Survey Finds Gaps in U.S. Schools' Computer Use
Although U.S. schools made early use of computers and continue to invest heavily in educational technology, the existing stock of machines is now largely outmoded and the use of computers as instructional tools "has not advanced very far across the curriculum,'' according to a new international assessment of precollegiate computer use.
While 99 percent of elementary and secondary schools in the United States report having access to computers--and more than 3.5 million machines have been installed in U.S. schools--the report concludes that "many of the 47 million students in American schools remain largely unaffected by the existing infrastructure.''
Moreover, the report says, "many teachers and students do not touch a computer more than once or twice a year, so the benefit of having access to them is inevitably minimal.''
Still, American public schools have a higher overall density of computers than the other four industrialized countries studied-- an overall ratio of one machine for every 13 students--and have achieved virtually race- and gender-neutral access to computers.
The report, "Computers in American Schools 1992: An Overview,'' compares computer availability and applications in the United States, Austria, Germany, Japan, and the Netherlands.
While it points out some critical shortcomings in the effective use of technology by U.S. schools, the report also acknowledges that the task of keeping up with technological advances is daunting.
"The schools have never had such a demanding challenge before,'' the report says. "Never have they had to design curricula and train teachers for something that becomes obsolete so quickly.''
A Call for Standards
The report was scheduled to be released here this week by the Council of Chief State School Officers. The council is the U.S. representative in the International Association for the Evaluation of Education Achievement, which coordinated the study.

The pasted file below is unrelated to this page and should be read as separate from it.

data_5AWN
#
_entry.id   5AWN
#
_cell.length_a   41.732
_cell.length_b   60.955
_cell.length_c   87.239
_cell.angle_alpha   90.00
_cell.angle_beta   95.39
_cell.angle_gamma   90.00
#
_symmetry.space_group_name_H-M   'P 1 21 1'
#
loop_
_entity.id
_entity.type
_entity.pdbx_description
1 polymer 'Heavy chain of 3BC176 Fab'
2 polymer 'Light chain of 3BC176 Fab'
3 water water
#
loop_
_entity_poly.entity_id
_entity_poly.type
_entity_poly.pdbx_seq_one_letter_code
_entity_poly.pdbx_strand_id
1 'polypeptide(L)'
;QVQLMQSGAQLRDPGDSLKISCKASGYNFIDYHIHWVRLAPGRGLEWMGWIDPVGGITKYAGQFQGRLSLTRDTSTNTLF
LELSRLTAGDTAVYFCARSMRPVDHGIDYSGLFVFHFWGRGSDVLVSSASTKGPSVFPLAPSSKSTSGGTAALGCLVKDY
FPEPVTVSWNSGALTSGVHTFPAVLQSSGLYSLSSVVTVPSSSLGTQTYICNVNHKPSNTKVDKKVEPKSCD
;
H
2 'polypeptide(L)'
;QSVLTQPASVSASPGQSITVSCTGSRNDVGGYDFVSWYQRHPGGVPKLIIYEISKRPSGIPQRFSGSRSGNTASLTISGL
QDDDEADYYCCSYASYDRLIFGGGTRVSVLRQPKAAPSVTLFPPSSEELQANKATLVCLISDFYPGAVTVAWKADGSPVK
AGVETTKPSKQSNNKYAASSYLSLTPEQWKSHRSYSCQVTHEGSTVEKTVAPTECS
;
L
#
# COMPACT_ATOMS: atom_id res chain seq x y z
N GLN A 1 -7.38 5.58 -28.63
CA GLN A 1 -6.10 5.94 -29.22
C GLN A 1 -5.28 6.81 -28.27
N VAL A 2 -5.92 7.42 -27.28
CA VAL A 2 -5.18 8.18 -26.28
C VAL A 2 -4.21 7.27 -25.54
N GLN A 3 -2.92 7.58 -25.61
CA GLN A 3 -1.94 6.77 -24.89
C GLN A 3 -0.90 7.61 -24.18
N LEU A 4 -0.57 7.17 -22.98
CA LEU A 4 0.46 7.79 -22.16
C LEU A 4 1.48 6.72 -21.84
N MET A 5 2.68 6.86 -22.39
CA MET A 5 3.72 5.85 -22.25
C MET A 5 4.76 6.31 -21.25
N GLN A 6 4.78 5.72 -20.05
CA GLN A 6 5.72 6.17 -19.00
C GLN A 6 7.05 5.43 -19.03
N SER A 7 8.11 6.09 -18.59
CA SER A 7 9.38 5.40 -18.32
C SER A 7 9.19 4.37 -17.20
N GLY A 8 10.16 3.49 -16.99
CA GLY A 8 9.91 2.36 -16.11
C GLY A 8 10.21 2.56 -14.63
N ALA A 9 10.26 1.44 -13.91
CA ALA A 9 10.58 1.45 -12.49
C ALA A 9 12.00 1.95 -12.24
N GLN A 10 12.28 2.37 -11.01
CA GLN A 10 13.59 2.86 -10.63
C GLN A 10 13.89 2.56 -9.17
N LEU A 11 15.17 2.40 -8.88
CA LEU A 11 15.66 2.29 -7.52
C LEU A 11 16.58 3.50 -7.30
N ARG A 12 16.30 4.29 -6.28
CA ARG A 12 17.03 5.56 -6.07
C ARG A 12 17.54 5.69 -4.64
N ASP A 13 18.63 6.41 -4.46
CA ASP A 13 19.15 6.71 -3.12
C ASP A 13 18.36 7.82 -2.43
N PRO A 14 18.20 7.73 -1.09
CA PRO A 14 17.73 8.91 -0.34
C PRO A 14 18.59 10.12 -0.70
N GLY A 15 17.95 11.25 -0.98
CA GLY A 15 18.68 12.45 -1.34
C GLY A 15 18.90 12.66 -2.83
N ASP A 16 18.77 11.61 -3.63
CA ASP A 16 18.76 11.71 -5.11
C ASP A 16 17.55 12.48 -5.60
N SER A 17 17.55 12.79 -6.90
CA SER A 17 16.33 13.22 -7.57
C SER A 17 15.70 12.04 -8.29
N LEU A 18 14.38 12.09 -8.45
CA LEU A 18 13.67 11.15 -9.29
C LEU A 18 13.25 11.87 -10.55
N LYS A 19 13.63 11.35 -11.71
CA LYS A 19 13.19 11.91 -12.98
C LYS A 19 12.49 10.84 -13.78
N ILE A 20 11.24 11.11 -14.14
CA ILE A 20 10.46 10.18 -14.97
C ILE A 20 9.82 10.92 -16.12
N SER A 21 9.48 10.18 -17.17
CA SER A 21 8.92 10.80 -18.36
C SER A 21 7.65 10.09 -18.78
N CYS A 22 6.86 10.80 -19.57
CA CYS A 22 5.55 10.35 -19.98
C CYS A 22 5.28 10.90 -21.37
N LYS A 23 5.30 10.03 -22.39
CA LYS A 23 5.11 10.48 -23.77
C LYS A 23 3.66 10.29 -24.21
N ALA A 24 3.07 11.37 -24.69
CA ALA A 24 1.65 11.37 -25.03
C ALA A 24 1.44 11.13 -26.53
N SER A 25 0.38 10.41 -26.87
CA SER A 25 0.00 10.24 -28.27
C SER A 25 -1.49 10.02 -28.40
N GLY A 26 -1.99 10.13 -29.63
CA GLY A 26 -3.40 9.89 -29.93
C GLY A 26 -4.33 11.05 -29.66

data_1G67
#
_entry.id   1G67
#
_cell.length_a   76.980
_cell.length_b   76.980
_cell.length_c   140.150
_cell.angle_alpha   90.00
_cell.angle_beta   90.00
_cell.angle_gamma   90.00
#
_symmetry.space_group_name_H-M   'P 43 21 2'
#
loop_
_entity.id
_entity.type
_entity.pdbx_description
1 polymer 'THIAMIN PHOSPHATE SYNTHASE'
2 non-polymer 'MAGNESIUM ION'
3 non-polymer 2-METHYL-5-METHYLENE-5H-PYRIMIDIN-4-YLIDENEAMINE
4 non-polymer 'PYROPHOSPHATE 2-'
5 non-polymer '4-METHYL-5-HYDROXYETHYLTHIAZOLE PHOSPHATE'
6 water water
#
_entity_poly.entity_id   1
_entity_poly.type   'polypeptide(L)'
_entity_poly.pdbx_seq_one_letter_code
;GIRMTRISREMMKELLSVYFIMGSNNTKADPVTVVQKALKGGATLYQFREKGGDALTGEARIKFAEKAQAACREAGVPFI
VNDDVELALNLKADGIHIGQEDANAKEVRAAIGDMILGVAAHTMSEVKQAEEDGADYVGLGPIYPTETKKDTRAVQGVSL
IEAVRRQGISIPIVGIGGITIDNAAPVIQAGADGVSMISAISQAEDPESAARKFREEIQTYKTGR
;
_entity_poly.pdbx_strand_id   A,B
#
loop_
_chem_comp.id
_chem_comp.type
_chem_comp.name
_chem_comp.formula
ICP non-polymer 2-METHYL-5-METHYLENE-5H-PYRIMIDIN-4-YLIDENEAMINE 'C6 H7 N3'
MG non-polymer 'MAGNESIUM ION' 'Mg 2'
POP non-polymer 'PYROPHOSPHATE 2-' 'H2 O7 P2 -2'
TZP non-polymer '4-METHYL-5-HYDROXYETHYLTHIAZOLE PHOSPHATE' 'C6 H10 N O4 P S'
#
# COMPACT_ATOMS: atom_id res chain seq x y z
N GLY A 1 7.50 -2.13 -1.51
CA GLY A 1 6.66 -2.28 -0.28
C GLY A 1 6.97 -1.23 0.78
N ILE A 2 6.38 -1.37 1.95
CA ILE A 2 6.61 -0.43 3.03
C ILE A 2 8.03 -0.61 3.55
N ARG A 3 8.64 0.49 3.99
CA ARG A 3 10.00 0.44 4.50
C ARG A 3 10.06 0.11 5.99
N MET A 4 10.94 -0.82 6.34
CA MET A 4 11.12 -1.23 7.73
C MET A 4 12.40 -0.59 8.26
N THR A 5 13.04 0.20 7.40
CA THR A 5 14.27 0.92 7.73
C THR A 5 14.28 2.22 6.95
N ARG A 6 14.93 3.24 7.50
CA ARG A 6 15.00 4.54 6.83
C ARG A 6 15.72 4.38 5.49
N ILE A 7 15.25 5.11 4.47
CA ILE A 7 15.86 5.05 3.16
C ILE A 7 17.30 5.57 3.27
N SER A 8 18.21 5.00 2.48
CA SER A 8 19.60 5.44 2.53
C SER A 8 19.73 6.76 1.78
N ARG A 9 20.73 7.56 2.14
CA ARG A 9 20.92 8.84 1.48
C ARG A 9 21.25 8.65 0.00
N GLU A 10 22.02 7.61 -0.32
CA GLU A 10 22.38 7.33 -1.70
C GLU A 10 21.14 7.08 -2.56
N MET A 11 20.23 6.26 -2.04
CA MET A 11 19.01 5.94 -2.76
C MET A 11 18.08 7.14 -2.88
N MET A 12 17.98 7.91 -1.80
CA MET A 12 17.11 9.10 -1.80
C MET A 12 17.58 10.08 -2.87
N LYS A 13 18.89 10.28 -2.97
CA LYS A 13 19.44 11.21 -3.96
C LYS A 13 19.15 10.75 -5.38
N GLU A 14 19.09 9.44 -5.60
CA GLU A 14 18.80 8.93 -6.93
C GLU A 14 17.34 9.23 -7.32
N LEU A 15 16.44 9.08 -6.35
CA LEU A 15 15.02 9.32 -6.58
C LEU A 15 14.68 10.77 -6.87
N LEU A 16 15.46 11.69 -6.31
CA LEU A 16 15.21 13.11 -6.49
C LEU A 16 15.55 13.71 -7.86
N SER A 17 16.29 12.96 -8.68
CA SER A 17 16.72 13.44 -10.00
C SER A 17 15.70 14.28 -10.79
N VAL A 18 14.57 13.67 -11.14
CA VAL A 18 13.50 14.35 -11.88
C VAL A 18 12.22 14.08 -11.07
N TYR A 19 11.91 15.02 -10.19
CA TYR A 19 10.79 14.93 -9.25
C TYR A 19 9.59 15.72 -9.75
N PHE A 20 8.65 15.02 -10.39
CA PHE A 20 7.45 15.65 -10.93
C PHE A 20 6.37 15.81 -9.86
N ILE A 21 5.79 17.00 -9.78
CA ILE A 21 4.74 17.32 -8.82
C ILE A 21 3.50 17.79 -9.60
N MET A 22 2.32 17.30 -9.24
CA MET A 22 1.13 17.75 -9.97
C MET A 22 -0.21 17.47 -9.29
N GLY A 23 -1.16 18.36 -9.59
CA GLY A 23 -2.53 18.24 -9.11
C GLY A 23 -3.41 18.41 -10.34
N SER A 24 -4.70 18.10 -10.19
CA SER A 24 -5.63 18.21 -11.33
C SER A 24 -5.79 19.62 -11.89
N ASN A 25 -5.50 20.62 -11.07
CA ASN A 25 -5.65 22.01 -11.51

A companion report, "Schools, Teachers, Students, and Computers: A Cross-National Perspective,'' was scheduled to be released simultaneously in The Hague.
That report discusses an international assessment that tested 69,000 students in grades 5, 8, and 11 in 2,500 schools on practical computer knowledge.
The American sample included 11,284 students and 573 schools.
In a statement, Tjeerd Plomp, a co-author of that report, cautioned that while it contains good examples of effective practices, its findings should not be used to make broad international comparisons.
He pointed out, for example, that comparing the student-tocomputer ratio in a country like Austria--which has a population of 7.5 million, roughly the size of New York City--with ratios in the United States and Japan would be extremely misleading.
Ronald E. Anderson, a sociology professor at the University of Minnesota and the author of the U.S. study, said in an interview that there are, however, lessons to be learned by American educators from experiences abroad.
He noted, for example, that many European countries offer, and in some cases require, a course in basic computer skills.
In the United States, he said, "it's left up to the teachers in individual classes,'' which frequently means that students never progress beyond rote drills.
He suggested that developing national standards for computer skills could reverse that trend.
For information on obtaining "Computers in American Schools 1992,'' write or call the I.E.A. Computers in Education Study, 909 Social Sciences Building, University of Minnesota, Minneapolis, Minn. 55455; (612) 624-3824.
Vol. 13, Issue 15